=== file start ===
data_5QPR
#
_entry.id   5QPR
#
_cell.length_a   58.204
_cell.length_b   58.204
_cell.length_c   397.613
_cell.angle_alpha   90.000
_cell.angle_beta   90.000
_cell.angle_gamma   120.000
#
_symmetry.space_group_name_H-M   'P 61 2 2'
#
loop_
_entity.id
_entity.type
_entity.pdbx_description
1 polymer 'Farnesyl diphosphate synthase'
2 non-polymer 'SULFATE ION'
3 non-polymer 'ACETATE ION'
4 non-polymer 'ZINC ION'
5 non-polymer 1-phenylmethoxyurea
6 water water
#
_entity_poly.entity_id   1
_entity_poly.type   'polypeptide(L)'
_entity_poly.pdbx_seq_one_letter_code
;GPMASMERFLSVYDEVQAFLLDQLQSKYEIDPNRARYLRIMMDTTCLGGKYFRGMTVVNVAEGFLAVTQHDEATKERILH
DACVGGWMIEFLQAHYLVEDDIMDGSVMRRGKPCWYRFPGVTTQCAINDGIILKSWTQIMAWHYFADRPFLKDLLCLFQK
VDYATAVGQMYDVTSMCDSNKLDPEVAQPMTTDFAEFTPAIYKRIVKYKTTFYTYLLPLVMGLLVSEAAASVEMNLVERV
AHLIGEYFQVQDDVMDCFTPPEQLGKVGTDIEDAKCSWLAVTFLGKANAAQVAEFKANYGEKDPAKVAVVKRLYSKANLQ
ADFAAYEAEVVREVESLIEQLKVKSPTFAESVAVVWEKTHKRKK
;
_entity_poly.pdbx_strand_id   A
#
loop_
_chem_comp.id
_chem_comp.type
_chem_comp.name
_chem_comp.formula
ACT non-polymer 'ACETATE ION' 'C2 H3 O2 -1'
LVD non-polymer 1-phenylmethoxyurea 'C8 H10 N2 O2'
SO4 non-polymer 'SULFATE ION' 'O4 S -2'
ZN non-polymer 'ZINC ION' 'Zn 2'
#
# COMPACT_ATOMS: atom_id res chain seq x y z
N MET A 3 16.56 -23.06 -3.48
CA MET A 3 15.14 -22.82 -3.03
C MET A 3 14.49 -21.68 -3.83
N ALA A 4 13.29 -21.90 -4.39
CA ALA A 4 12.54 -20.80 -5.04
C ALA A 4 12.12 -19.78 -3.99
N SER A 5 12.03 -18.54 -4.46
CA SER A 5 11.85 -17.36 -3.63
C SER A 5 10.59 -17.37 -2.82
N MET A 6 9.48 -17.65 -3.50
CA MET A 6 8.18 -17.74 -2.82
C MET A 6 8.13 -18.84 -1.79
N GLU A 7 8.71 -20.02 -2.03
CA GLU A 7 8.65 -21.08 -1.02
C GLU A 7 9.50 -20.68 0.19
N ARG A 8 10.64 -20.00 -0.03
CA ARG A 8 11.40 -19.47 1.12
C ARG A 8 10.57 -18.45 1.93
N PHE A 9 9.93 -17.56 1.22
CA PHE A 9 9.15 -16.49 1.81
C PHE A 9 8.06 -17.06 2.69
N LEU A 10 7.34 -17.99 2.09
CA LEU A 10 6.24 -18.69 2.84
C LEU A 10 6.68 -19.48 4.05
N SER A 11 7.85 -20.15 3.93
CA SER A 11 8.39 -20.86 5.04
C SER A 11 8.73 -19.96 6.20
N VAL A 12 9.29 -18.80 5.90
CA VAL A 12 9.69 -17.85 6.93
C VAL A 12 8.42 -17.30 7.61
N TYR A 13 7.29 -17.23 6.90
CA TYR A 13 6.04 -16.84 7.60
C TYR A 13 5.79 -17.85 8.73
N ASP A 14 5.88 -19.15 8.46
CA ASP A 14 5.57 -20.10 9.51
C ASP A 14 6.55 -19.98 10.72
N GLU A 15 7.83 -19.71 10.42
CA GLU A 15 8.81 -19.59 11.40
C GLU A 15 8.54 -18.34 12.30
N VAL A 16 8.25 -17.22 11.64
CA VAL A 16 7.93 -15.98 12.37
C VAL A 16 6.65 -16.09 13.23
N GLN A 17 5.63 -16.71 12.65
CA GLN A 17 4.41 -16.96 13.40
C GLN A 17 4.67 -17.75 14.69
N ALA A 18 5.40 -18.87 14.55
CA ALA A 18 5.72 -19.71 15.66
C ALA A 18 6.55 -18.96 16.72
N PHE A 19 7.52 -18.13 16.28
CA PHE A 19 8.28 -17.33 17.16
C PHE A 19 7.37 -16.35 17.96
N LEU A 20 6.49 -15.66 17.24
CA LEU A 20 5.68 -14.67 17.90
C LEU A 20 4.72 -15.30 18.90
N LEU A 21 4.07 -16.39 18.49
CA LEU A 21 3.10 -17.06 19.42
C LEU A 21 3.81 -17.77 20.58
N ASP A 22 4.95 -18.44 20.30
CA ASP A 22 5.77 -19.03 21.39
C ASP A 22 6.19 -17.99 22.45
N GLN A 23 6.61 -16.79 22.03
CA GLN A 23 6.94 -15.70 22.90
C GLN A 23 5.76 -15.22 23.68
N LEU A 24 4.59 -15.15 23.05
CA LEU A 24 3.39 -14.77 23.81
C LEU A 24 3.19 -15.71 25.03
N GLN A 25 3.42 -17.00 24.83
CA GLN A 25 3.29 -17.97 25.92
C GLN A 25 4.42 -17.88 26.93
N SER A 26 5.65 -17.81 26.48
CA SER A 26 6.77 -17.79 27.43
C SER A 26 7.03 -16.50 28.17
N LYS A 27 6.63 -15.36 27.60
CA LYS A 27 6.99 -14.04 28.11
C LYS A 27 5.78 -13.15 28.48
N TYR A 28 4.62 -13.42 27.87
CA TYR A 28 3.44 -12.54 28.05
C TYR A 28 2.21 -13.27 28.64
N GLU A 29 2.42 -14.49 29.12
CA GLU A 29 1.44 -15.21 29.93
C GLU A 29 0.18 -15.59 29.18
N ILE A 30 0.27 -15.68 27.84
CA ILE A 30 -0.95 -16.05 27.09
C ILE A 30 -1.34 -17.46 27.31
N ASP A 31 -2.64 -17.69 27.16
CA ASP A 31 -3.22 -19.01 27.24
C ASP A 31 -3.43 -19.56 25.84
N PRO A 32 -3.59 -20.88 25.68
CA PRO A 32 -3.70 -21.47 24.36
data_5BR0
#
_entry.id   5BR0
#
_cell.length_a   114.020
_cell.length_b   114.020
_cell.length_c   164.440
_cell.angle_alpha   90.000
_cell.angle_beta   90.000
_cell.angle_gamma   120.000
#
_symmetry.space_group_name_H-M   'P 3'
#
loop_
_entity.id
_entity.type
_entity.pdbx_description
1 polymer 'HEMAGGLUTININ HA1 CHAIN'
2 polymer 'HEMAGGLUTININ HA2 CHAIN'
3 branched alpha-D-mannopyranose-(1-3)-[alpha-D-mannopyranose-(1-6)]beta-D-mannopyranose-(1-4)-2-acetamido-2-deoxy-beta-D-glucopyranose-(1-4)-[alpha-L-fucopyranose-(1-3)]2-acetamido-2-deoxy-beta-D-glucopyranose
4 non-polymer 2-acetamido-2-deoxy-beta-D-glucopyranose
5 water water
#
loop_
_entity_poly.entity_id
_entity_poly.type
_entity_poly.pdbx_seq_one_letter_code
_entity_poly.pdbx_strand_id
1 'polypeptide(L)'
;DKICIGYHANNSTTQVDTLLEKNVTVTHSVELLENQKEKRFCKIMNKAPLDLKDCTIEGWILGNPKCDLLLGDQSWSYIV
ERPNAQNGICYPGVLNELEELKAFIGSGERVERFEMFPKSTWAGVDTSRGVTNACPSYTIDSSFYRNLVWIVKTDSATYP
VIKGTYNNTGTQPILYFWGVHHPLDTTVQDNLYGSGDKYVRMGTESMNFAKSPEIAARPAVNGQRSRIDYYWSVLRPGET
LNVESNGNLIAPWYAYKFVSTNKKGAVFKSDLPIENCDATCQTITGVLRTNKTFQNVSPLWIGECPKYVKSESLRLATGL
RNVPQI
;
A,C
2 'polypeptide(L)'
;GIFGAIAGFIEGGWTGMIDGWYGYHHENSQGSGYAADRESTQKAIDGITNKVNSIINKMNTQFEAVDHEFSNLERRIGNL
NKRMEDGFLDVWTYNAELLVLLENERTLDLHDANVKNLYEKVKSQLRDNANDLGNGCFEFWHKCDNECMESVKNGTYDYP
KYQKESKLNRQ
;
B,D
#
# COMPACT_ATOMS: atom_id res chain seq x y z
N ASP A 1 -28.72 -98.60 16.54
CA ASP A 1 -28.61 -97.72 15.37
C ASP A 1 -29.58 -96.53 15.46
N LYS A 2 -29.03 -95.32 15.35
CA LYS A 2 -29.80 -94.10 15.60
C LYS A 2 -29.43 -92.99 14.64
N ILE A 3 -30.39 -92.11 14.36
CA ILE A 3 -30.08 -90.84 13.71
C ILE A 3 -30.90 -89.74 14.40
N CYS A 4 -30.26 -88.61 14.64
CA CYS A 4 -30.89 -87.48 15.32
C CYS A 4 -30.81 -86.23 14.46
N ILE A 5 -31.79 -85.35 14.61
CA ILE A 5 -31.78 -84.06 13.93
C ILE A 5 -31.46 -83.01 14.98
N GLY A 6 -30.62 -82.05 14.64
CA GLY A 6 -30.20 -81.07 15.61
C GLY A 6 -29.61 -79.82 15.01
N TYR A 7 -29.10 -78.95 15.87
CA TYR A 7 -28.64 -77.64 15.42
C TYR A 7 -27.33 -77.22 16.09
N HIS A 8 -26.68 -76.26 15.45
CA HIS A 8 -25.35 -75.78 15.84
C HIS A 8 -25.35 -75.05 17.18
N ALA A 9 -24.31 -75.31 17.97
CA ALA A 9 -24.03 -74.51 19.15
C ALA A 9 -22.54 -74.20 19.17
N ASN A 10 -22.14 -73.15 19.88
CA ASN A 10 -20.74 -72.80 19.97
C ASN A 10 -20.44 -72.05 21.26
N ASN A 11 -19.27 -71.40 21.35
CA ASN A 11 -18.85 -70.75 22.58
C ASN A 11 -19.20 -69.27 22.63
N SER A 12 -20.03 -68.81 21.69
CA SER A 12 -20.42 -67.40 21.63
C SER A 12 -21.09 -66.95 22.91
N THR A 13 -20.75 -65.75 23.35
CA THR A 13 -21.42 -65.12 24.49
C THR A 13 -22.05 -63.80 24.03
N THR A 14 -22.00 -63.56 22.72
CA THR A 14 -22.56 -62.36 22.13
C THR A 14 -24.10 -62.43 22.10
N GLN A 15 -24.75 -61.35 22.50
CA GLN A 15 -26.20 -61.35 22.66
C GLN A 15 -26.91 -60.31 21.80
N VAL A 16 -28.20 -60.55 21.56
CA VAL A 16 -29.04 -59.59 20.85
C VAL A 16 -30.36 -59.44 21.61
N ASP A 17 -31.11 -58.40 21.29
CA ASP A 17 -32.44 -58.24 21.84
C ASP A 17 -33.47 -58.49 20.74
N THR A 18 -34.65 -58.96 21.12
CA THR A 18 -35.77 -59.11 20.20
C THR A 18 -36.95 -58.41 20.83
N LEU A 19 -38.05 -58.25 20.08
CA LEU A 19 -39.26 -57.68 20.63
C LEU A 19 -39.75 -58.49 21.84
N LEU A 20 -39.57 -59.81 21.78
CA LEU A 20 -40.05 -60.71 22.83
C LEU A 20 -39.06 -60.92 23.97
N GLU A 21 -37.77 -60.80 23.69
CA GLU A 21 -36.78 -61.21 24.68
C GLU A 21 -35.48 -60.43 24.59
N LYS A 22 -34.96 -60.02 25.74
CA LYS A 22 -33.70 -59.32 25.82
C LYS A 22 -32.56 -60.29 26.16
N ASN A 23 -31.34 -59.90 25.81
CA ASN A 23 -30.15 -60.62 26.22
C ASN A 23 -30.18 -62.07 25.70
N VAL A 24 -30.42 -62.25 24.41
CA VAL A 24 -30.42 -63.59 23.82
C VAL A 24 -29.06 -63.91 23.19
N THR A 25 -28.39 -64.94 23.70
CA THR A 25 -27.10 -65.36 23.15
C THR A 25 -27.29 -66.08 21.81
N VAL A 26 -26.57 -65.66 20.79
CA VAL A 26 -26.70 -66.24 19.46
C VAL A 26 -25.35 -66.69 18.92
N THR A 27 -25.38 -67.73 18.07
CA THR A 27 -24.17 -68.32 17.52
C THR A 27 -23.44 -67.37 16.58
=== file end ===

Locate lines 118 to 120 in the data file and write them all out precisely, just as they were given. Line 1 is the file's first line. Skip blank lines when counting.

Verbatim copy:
C SER A 26 7.03 -16.50 28.17
N LYS A 27 6.63 -15.36 27.60
CA LYS A 27 6.99 -14.04 28.11